Tackling the Truth About Your Thyroid Hormones

Nearly 1 in 3 people have thyroid disease, the majority of which are women. Yet more than half of those with a thyroid condition don’t know they have it. The thyroid is our body’s master metabolic gland and nearly every cell in the body responds to thyroid hormones. The thyroid is responsible for things like controlling our metabolism, regulating body weight and body temperature, and determining our energy levels. It even impacts fertility. Thyroid disease can present itself in many different ways – often as a case of overactive thyroid (hyperthyroid) or under-active thyroid (hypothyroid).

Regardless of what type of dysfunction resides in the thyroid, a myriad of uncomfortable daily symptoms are displayed with those that suffer from thyroid disease, such as unexplained weight gain or weight loss, fatigue, constipation, thin hair & nails, heat/cold intolerance, brain fog, irregular menstrual cycles, and even depression.

These symptoms can have a serious impact on our everyday experience of life, and whether you know you have a thyroid condition or not, empowering yourself with the tools to support your thyroid could prevent any future issues.


First things first, we have to know what we’re dealing with, which requires the proper testing. If you walk into your doctor’s office with questions about unexplained weight gain, changes in energy or mood, or fatigue, and request a look at your thyroid panel, chances are you will walk away with measurements of TSH (thyroid stimulating hormone), and maybe T4 (inactive thyroid hormone). But this isn’t the whole picture. We are seeing how well your brain is telling your thyroid to produce inactive T4 thyroid hormone, however even if these values come back within ‘normal’ ranges…you still feel like crap. So what gives?!

A complete thyroid lab panel should include the following:

  1. TSH
  2. Total and Free T4
  3. Total and Free T3
  4. Reverse T3
  5. Anti-TPO
  6. Anti-thyroglobulin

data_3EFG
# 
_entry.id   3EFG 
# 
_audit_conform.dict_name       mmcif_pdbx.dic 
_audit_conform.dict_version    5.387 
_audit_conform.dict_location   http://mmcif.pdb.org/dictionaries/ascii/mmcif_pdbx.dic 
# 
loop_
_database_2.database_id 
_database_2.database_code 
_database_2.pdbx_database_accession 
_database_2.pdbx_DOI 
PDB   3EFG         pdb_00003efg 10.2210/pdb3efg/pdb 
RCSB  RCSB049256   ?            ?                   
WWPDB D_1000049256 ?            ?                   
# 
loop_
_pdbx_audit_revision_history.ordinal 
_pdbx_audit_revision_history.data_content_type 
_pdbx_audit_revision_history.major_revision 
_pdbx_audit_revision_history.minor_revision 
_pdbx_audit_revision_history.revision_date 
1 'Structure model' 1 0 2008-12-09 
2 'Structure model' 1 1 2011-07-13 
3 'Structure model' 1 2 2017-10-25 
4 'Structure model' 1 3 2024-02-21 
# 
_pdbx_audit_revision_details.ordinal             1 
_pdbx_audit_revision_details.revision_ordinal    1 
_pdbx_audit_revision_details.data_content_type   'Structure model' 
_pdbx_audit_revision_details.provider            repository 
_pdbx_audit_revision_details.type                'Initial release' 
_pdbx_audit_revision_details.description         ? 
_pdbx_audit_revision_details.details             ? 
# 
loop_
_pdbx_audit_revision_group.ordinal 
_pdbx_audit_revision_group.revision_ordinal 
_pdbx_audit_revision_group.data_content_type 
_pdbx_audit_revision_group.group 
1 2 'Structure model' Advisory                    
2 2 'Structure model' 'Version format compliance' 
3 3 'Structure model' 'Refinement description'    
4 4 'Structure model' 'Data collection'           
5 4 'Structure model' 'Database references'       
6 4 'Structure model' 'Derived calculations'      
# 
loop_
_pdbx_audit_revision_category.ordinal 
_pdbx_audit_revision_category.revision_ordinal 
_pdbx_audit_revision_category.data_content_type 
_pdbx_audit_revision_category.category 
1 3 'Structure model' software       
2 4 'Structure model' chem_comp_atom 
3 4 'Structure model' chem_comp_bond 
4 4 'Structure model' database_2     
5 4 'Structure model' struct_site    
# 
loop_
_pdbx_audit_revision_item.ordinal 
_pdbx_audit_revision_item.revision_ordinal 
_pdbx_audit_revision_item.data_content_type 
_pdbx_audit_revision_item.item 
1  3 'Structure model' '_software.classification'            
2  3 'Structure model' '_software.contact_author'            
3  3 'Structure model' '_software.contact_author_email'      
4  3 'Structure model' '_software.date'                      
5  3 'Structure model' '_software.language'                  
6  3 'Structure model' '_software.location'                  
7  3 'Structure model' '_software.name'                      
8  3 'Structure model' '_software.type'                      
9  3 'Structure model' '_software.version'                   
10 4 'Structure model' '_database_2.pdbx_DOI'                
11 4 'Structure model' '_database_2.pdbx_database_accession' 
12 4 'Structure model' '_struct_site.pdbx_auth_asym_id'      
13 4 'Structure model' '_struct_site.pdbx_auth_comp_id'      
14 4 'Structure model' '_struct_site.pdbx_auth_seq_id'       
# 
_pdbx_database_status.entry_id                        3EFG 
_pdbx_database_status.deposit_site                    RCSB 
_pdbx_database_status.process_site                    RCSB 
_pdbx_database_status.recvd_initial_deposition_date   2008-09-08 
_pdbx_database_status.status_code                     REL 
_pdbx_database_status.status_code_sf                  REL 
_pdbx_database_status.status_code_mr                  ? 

Only with all these values are we able to truly see how the body is producing inactive thyroid hormone (T4) and converting to active thyroid hormone (T3). The active T3 hormone is what will bind to our body cells and actually do it’s job! This full panel will also alert your doctor to any potential autoimmune disease impacting the thyroid by looking for specific thyroid antibodies. Identifying the root cause of thyroid dysfunction is key to nailing down the appropriate interventions.


After you’ve made a trip to your doctor’s office, you may have been offered a prescription fix and very few other options. Fortunately, a little education goes a long way as there are actually a number of ways you can naturally attack a sub-optimal thyroid and find symptom relief…you just have to do a ‘gut check.’ Literally.

Your gut and thyroid are intimately connected. We’ve discussed previously ways to recognize poor gut health and how to care for our gut through nutrition and lifestyle. To heal your thyroid you must heal your gut. Over 20% of thyroid hormone conversion happens in the gut! It is the job of your healthy gut flora to make sure you get the amount of active T3 you need. If your gut is not functioning optimally you can experience symptoms of thyroid disease, even if your thyroid is healthy. Where can you start in the path of healing your gut and alleviating thyroid symptoms?